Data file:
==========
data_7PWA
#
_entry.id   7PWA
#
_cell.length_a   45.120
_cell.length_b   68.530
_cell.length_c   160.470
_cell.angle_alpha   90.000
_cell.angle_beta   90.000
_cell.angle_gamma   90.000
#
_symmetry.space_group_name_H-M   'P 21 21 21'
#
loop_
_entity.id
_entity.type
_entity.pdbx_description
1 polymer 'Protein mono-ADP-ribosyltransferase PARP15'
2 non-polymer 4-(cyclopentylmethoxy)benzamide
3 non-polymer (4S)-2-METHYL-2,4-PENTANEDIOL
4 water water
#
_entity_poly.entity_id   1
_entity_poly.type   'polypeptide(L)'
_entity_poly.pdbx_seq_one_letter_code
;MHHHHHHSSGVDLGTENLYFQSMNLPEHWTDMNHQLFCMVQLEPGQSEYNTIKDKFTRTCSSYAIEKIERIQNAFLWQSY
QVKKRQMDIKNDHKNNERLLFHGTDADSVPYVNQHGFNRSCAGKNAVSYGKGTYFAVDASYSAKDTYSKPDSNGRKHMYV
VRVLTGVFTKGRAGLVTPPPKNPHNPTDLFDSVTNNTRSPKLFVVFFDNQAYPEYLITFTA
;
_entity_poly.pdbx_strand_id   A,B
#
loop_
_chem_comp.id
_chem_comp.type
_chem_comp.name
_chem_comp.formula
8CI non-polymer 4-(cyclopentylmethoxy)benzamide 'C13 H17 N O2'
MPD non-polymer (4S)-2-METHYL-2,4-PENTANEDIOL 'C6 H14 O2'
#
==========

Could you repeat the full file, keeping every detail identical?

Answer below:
data_7PWA
#
_entry.id   7PWA
#
_cell.length_a   45.120
_cell.length_b   68.530
_cell.length_c   160.470
_cell.angle_alpha   90.000
_cell.angle_beta   90.000
_cell.angle_gamma   90.000
#
_symmetry.space_group_name_H-M   'P 21 21 21'
#
loop_
_entity.id
_entity.type
_entity.pdbx_description
1 polymer 'Protein mono-ADP-ribosyltransferase PARP15'
2 non-polymer 4-(cyclopentylmethoxy)benzamide
3 non-polymer (4S)-2-METHYL-2,4-PENTANEDIOL
4 water water
#
_entity_poly.entity_id   1
_entity_poly.type   'polypeptide(L)'
_entity_poly.pdbx_seq_one_letter_code
;MHHHHHHSSGVDLGTENLYFQSMNLPEHWTDMNHQLFCMVQLEPGQSEYNTIKDKFTRTCSSYAIEKIERIQNAFLWQSY
QVKKRQMDIKNDHKNNERLLFHGTDADSVPYVNQHGFNRSCAGKNAVSYGKGTYFAVDASYSAKDTYSKPDSNGRKHMYV
VRVLTGVFTKGRAGLVTPPPKNPHNPTDLFDSVTNNTRSPKLFVVFFDNQAYPEYLITFTA
;
_entity_poly.pdbx_strand_id   A,B
#
loop_
_chem_comp.id
_chem_comp.type
_chem_comp.name
_chem_comp.formula
8CI non-polymer 4-(cyclopentylmethoxy)benzamide 'C13 H17 N O2'
MPD non-polymer (4S)-2-METHYL-2,4-PENTANEDIOL 'C6 H14 O2'
#